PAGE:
“This community would have very little tolerance if DPS came back with just one finalist,” Mortimer said. “It would go very poorly.”

But picking multiple finalists doesn’t guarantee a smooth process. The small Sheridan school district faced turmoil when the board ultimately chose a different applicant than the one many community members had backed. 

Starr said the key in balancing the tensions is being clear and upfront. 

“Good boards are very clear about what their role is versus what the community’s role is,” he said.

Starr said the profiles that search firms and districts develop for potential candidates after community engagement aren’t much different from one place to another. But there is a risk, he said, in sticking closely to a specific checklist.

“The image of the superintendent as the savior on the white horse is one that is not necessarily reflective of the skills and knowledge that are most important in order for a superintendent to be successful,” Starr said. “Some of the best candidates may be overlooked if you’re looking to check the boxes. Candidates of color get overlooked. Women get overlooked all the time.”

Olson said she doesn’t expect contention to result if the community were divided on who should be selected, or if the board selected someone different than the candidate the community wanted.

“This board is very responsive to the community,” Olson said. “I don’t see us getting there.”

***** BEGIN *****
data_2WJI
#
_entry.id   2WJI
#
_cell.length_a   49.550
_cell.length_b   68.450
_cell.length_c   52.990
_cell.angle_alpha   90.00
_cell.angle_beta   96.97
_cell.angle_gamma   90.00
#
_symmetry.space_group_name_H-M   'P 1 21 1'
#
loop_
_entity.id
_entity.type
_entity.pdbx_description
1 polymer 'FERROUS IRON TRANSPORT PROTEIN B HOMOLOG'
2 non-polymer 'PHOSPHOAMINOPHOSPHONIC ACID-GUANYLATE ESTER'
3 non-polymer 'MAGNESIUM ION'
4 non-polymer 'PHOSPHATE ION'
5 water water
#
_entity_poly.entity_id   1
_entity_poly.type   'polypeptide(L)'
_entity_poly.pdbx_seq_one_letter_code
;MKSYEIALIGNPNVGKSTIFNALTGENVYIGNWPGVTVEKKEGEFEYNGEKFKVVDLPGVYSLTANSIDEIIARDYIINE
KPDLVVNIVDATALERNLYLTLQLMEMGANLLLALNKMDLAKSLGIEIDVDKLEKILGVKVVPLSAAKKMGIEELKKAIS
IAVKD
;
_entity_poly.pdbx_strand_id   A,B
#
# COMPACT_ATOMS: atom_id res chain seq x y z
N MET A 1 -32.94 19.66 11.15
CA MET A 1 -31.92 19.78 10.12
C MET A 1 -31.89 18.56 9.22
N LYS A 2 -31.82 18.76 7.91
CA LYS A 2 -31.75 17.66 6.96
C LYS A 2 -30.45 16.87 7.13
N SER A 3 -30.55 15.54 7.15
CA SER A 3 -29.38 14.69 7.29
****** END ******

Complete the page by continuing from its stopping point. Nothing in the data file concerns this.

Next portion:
Olson also said that she is not worried too much about the applicant pool being small or about deterring qualified applicants by making the process open. 

“I had only heard the fear of ‘I don’t want to be put out there,’ but then somebody made me think in the other way. For some, just being named a finalist in Denver is an honor. We’re Denver. We’re special.”

Parker Baxter, director of the Center for Education Policy Analysis at the University of Colorado Denver School of Public Affairs, cautioned against underestimating the toll an open process can take on superintendent candidates.

“We don’t want to pretend this is the only district in the country and all of these candidates are waiting around to be put through this process,” Baxter said. 

He, like Starr, cautioned that the community’s role should be clearly defined so that the decisions remain with board members who have been elected to hire district leaders.